That increase will be around $12 trillion, just the increase in the scale of the Chinese services sector. And under some I think reasonable assumptions in describing the openness, the tradability of the Chinese services sector, that’s a bonanza for the rest of the world. It could be anywhere between $4 trillion and $6 trillion between now and 2025. So a broad variety of services competitors, especially those in the US, which is preeminent in services, will have an opportunity to participate in China. And that would mean anywhere from retail trade, to domestic transportation, to supply chain logistics, and finance. The big one, I think for the future, is the opportunity for foreign companies to get into China’s healthcare.

(Watch the video below)

Q. Would you say that China has landed softly?

A. I hesitate to use these words “hard landing”, “soft-landing”. Hard landing is sort of a devastating house of cards falling down scenario. I’ve never been in that [camp] in China. Most people are always looking at China [as though there is] a hard landing right around the corner. The growth rate is slow, but the employment generation in China has actually accelerated.

So what does that tell you? It tells you that when you pick apart the numbers and you see where the growth rate has slowed is the slow [growth] predominately in the so-called secondary sector which is manufacturing and construction. You would expect that given the focus that manufacturing has on export-led economic growth. The rest of the world is still growing very slowly. Where the growth rate is picked up is in the services sector, the tertiary sector. And for the first time in modern Chinese history, the services sector is now the largest sector in the Chinese economy—46% in 2013, and actually exceeded that of manufacturing-and-construction-combined 44%.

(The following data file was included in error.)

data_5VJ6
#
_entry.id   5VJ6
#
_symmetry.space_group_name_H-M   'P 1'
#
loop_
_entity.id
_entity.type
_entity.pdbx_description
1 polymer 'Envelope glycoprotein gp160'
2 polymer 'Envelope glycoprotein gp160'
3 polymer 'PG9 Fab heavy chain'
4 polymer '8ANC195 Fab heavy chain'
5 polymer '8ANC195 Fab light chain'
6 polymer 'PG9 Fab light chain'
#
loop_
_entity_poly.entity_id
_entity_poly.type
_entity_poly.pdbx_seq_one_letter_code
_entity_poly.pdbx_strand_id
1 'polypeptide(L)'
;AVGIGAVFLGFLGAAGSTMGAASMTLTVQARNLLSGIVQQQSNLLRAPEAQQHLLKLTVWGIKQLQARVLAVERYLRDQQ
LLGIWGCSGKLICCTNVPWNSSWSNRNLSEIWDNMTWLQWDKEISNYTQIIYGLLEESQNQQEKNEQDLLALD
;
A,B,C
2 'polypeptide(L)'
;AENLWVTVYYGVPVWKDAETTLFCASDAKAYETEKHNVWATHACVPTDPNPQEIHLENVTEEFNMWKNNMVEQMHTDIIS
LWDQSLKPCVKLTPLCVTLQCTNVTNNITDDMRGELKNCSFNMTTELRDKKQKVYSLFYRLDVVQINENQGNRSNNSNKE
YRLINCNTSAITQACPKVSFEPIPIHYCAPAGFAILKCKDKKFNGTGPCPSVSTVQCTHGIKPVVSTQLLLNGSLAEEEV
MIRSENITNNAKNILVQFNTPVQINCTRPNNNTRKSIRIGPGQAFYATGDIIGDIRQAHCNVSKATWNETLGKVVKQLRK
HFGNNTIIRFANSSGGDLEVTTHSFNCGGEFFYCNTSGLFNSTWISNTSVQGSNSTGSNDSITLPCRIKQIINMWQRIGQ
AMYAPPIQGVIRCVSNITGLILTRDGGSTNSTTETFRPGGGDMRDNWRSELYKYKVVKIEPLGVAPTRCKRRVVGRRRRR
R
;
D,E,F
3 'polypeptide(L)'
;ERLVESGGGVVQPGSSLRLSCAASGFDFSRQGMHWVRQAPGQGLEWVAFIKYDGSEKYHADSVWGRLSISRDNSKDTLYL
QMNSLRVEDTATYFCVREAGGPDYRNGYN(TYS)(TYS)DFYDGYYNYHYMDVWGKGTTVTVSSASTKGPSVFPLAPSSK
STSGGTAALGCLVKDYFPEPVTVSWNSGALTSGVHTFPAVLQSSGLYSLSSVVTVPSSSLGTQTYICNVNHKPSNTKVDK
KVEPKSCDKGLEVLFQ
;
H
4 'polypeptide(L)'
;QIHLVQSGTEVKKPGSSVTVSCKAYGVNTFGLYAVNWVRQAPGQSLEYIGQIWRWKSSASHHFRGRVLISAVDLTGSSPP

So what you have is that, the composition of GDP growth in China is shifting from capital-intensive manufacturing to labor-intensive services. GDP is slowing, employment is picking up. That’s not a landing. That’s a great transition from the old China to the new China.

Q. There are also some fears about China’s economy, such as the real estate bubble, shadow banking, and increasing local debt. Are these fears overblown?